Networking Tips That Won't Blow Your Cover
How do you plan to finance your business? This is especially important for new enterprises.
Caroline M.L. Potter | HotJobs
• Broadcast Your Intentions: Ryan strongly advises job seekers to avoid any means of broadcast communications. “If you use a LinkedIn broadcast message or a group email to tell friends you’re job hunting, there’s an excellent chance that someone will not read it carefully and inadvertently tip your hand to the wrong people,” she says. She also reminds folks with a vested interest in secrecy not to list their job-hunting status on any social-networking sites.
• Find Out How You’ll Fare at a Job Fair: Job fairs are attracting record numbers of attendees. If you are among them, there’s a strong possibility you could run into someone who knows both you and your current employer, creating an awkward situation that could cost you your job. Therefore, says Ryan, “Avoid attending job fairs as a method to meet prospective employers.”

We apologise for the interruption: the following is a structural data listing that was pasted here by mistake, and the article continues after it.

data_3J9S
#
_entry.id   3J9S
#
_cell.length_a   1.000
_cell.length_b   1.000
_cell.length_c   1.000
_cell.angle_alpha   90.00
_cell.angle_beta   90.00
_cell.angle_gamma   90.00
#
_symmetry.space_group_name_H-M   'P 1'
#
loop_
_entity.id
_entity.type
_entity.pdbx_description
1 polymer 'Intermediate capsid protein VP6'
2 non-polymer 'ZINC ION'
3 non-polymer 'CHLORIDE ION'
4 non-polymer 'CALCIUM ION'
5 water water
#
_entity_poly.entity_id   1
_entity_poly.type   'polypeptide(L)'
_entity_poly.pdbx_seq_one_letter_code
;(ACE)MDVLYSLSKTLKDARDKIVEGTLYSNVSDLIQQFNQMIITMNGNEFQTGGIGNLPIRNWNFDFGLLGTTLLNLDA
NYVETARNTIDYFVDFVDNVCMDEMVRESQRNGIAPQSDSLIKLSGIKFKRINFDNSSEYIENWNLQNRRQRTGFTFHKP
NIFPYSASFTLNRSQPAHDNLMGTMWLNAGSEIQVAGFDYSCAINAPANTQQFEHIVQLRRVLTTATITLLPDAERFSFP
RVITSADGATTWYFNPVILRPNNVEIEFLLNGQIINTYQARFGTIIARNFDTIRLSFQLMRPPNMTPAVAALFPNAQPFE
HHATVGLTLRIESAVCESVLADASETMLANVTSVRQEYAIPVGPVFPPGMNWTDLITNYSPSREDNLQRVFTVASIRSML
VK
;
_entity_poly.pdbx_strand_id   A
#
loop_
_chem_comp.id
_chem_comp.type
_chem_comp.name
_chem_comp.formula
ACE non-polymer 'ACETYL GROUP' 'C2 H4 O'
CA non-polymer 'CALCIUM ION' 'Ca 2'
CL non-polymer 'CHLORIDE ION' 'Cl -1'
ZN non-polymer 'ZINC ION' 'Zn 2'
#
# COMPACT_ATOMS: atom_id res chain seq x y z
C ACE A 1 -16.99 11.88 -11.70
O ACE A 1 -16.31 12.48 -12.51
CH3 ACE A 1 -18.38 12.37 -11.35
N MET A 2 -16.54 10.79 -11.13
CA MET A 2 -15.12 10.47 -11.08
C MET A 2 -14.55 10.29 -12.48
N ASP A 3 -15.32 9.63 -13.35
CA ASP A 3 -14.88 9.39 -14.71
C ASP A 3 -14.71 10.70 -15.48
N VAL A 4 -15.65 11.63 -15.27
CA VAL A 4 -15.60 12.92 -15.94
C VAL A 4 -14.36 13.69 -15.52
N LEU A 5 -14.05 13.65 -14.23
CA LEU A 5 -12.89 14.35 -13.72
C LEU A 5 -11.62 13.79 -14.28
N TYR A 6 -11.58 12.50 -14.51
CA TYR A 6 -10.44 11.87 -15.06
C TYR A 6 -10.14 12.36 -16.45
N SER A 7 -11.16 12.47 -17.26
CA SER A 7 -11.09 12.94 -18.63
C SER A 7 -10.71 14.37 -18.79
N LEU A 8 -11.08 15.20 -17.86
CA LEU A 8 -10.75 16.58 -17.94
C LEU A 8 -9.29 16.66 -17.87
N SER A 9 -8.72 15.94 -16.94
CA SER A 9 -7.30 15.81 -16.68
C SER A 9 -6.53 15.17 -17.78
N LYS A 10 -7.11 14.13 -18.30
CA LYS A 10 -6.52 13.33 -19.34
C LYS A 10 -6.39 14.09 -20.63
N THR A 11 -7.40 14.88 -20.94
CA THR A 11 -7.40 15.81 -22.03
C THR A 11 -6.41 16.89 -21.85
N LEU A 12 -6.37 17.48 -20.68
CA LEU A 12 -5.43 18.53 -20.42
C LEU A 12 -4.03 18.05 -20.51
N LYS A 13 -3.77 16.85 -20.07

• Count on Coworkers: Keep your search a secret from even your most trusted colleagues. “Asking current coworkers for help or advice with your job search puts them in a bad situation, torn between loyalty to you and their paycheck,” Ryan says. “Don’t ask them to do that.”
• Blindly Respond to Blind Ads: Employers often use blind advertisements to attempt to find a replacement for a current employee who does not yet know he is about to be fired. Responding to one, then, puts you in jeopardy of applying to the very company for which you work (perhaps even for your very job). Even if it isn’t the same position or a lateral one, Ryan says, “Don’t send your resume to any blind job ads in which the employer is not clearly identified.”
• Give Out References at Your Current Company: It’s hard to get a job without references. In fact, solid references are often what seals the deal. However, you shouldn’t use your current team members or supervisors as references. “You’ll use these folks as reference-givers down the road, but while you’re still working at XYZ Corp., it’s not ethical or appropriate to ask XYZ-affiliated people to recommend you for a different job,” Ryan says.
This article was originally published on Monster.com.